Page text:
Monaro by-election, 2021

Cause of by-election
Sitting Nationals MP John Barilaro announced his resignation as deputy premier, Nationals leader and member for Monaro in early October 2021 after the resignation of NSW premier Gladys Berejiklian.

MarginNAT 11.6%

Geography
Southeastern NSW. Monaro covers inland parts of southeastern NSW to the south and east of the ACT. The seat includes Queanbeyan, Cooma and the Snowy Mountains. It covers the Snowy Monaro and Queanbeyan-Palerang council areas.

History
The seat of Monaro was first creating in 1858, and apart from three terms in the 1920s, Monaro has existed as an electoral district ever since.

The seat was abolished in 1920 when proportional representation was introduced, and Monaro was included in the three-member Goulburn district.

When Monaro was introduced in 1927 it was won by the Country Party’s William Hedges. Hedges held the seat until 1941, when he lost to the ALP’s John Seiffert by 181 votes.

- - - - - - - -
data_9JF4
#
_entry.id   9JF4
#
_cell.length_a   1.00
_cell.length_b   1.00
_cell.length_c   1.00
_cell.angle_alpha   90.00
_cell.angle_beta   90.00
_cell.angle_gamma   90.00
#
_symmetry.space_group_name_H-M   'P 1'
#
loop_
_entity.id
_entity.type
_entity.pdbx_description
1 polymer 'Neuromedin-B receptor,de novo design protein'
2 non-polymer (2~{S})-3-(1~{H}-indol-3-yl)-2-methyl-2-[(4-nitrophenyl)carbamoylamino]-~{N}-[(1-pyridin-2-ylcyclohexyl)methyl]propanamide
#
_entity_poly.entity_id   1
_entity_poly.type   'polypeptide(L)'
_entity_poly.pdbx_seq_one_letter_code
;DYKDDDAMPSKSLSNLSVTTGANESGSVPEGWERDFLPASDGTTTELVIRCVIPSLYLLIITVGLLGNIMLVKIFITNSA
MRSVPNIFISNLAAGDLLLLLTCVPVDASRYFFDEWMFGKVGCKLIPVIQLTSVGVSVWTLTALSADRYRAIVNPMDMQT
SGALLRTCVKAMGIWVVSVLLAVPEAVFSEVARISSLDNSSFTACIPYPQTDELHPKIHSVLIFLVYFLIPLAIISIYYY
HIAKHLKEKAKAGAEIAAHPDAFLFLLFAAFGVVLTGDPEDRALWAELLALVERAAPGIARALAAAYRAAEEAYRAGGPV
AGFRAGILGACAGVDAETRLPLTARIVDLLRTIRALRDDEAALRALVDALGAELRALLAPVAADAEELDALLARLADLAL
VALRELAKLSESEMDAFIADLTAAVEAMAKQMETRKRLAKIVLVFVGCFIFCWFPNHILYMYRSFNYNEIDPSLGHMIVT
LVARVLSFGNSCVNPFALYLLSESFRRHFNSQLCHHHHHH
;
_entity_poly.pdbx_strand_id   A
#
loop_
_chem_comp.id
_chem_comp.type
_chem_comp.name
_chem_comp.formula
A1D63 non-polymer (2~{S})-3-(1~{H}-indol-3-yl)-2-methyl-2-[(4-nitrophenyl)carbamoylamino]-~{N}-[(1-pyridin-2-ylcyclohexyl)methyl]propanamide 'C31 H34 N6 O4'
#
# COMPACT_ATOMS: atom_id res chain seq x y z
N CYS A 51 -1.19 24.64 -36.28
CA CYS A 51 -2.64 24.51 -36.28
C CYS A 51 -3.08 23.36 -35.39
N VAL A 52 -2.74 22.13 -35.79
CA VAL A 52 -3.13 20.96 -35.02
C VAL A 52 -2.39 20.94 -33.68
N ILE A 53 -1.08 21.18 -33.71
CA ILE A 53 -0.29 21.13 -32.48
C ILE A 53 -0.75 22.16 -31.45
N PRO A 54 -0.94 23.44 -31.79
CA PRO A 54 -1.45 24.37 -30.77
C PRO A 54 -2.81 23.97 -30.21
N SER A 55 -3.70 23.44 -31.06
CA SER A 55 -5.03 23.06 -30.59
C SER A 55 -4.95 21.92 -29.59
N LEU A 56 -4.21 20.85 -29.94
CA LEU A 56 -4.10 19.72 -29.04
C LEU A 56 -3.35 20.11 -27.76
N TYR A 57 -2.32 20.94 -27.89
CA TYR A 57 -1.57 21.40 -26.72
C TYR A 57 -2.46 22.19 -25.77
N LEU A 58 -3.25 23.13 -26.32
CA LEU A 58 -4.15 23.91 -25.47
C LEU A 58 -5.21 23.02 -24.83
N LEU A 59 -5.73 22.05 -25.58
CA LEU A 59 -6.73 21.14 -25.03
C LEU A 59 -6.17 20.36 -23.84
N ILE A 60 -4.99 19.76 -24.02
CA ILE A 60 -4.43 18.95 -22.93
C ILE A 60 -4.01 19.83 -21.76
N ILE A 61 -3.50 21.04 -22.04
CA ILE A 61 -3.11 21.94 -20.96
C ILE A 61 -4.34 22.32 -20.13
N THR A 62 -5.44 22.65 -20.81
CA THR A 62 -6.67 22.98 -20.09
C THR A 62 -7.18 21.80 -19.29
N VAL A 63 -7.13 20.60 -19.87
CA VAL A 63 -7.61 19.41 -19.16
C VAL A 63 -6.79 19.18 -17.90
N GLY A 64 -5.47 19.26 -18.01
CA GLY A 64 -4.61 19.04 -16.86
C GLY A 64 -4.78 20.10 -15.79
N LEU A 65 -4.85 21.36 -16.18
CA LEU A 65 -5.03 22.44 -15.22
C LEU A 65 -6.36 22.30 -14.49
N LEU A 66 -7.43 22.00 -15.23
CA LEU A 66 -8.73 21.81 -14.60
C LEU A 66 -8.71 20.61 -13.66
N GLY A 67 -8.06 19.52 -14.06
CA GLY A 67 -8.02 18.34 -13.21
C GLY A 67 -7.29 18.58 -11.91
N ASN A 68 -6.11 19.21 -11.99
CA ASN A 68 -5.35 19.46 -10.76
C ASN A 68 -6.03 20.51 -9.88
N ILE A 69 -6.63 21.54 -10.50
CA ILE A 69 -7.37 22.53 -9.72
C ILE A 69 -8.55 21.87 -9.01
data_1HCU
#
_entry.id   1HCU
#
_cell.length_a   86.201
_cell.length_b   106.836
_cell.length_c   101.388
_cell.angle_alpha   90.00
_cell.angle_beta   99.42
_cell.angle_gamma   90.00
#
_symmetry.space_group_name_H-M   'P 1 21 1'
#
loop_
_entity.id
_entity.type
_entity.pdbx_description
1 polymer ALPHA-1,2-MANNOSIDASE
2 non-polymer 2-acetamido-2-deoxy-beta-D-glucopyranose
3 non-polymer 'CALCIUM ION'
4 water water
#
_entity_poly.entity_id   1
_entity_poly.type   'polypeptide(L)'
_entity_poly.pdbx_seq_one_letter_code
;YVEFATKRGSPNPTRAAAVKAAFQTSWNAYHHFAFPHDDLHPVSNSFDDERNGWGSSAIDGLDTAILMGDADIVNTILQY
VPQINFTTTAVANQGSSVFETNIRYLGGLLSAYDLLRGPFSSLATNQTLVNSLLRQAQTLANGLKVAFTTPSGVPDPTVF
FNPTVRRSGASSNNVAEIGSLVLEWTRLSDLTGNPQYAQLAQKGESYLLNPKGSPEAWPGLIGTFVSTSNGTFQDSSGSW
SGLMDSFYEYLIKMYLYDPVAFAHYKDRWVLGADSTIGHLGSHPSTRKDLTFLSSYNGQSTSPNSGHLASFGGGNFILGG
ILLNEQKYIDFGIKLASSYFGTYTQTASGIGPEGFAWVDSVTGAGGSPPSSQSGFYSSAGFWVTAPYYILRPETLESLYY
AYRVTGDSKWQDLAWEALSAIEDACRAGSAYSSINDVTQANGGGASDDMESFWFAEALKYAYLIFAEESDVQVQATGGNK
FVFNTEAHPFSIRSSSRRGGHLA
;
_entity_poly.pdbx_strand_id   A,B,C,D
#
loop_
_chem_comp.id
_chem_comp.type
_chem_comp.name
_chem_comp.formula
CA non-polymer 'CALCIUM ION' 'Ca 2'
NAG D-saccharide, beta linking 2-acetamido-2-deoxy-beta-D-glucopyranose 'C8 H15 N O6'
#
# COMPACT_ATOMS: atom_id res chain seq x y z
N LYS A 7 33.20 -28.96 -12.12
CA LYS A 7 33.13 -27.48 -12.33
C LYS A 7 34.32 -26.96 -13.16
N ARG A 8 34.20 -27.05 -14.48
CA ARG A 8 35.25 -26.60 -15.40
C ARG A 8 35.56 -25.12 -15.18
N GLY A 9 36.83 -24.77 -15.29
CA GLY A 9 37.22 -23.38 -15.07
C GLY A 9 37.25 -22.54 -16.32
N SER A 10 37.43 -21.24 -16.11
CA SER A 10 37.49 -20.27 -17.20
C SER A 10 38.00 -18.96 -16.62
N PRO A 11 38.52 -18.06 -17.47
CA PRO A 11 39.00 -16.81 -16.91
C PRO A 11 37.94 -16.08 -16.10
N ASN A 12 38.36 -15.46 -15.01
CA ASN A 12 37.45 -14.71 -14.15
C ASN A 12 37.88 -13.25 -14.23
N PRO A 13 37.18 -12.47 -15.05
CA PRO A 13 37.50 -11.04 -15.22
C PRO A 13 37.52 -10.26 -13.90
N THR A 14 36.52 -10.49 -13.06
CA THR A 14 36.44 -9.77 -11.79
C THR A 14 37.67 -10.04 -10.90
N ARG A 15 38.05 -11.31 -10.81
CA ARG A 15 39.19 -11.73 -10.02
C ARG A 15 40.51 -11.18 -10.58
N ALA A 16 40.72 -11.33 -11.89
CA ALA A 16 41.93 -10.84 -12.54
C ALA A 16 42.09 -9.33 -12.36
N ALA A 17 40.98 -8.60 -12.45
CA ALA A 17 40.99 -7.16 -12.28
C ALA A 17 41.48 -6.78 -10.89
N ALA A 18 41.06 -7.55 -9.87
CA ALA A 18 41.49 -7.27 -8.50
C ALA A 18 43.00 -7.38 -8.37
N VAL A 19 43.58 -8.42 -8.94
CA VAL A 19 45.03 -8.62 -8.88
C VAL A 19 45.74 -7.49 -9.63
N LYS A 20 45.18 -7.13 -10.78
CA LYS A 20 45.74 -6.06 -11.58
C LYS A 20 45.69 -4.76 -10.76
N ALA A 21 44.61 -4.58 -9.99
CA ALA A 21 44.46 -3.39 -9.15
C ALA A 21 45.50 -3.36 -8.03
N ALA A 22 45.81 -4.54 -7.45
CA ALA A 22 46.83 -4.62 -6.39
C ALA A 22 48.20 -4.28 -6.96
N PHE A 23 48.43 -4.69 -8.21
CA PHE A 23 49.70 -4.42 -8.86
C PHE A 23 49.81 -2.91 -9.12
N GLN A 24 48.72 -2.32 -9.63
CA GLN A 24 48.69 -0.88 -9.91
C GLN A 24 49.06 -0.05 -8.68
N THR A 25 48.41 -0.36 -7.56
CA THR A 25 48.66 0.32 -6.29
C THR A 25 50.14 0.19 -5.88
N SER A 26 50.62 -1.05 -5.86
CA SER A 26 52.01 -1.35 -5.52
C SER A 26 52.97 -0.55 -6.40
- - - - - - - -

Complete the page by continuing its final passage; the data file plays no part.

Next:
Prior to the 1950 election, Seiffert was disendorsed by the ALP after he voted against the party’s candidate for a Legislative Council vacancy. He was re-elected in Monaro without an official Labor opponent, and was eventually readmitted to the party. He continued to serve in Monaro until his retirement in 1965.

In 1965, Seiffert retired, and his son ran as the Labor candidate, losing to the Liberal candidate Steve Mauger in a three-cornered contest, with Country Party preferences electing the Liberal by only 268 votes. Mauger held the seat until his retirement in 1976, serving as a junior minister for the final year of his term.

In 1976, another three-cornered contest saw Labor candidate John Akister win despite the combined Country Party and Liberal Party vote adding up to a majority. Akister held the seat until 1988, serving as a minister from 1984 to 1988. In 1988, he lost his seat in the anti-Labor landslide to the National Party’s Peter Cochran.

Cochran held the seat until 1999, when he retired. He was succeeded by fellow National Peter Webb. Webb held the seat for one term, and lost to the ALP’s Steve Whan in 2003.

Whan was re-elected in 2007, and served as a minister in the Labor government from 2009 to 2011.